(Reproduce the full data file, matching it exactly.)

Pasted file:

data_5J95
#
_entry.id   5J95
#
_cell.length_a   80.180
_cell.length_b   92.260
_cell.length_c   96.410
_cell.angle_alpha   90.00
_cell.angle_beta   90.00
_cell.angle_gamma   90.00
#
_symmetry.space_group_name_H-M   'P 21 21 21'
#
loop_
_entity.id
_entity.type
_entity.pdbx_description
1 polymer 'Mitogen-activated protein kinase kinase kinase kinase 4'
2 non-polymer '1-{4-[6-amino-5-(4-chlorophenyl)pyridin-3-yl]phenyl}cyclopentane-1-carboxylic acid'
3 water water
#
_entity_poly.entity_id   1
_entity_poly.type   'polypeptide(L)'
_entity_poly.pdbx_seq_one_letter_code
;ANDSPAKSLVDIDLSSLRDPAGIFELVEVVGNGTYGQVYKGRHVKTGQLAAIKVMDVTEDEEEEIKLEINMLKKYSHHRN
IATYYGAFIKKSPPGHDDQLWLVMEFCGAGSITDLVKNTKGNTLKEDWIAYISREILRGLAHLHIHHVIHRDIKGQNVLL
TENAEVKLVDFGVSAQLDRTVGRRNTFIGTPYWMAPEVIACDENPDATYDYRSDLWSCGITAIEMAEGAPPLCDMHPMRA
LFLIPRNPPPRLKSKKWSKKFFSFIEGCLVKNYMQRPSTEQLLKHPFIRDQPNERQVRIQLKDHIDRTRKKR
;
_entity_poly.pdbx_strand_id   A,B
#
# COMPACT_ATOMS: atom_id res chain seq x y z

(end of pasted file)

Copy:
data_5J95
#
_entry.id   5J95
#
_cell.length_a   80.180
_cell.length_b   92.260
_cell.length_c   96.410
_cell.angle_alpha   90.00
_cell.angle_beta   90.00
_cell.angle_gamma   90.00
#
_symmetry.space_group_name_H-M   'P 21 21 21'
#
loop_
_entity.id
_entity.type
_entity.pdbx_description
1 polymer 'Mitogen-activated protein kinase kinase kinase kinase 4'
2 non-polymer '1-{4-[6-amino-5-(4-chlorophenyl)pyridin-3-yl]phenyl}cyclopentane-1-carboxylic acid'
3 water water
#
_entity_poly.entity_id   1
_entity_poly.type   'polypeptide(L)'
_entity_poly.pdbx_seq_one_letter_code
;ANDSPAKSLVDIDLSSLRDPAGIFELVEVVGNGTYGQVYKGRHVKTGQLAAIKVMDVTEDEEEEIKLEINMLKKYSHHRN
IATYYGAFIKKSPPGHDDQLWLVMEFCGAGSITDLVKNTKGNTLKEDWIAYISREILRGLAHLHIHHVIHRDIKGQNVLL
TENAEVKLVDFGVSAQLDRTVGRRNTFIGTPYWMAPEVIACDENPDATYDYRSDLWSCGITAIEMAEGAPPLCDMHPMRA
LFLIPRNPPPRLKSKKWSKKFFSFIEGCLVKNYMQRPSTEQLLKHPFIRDQPNERQVRIQLKDHIDRTRKKR
;
_entity_poly.pdbx_strand_id   A,B
#
# COMPACT_ATOMS: atom_id res chain seq x y z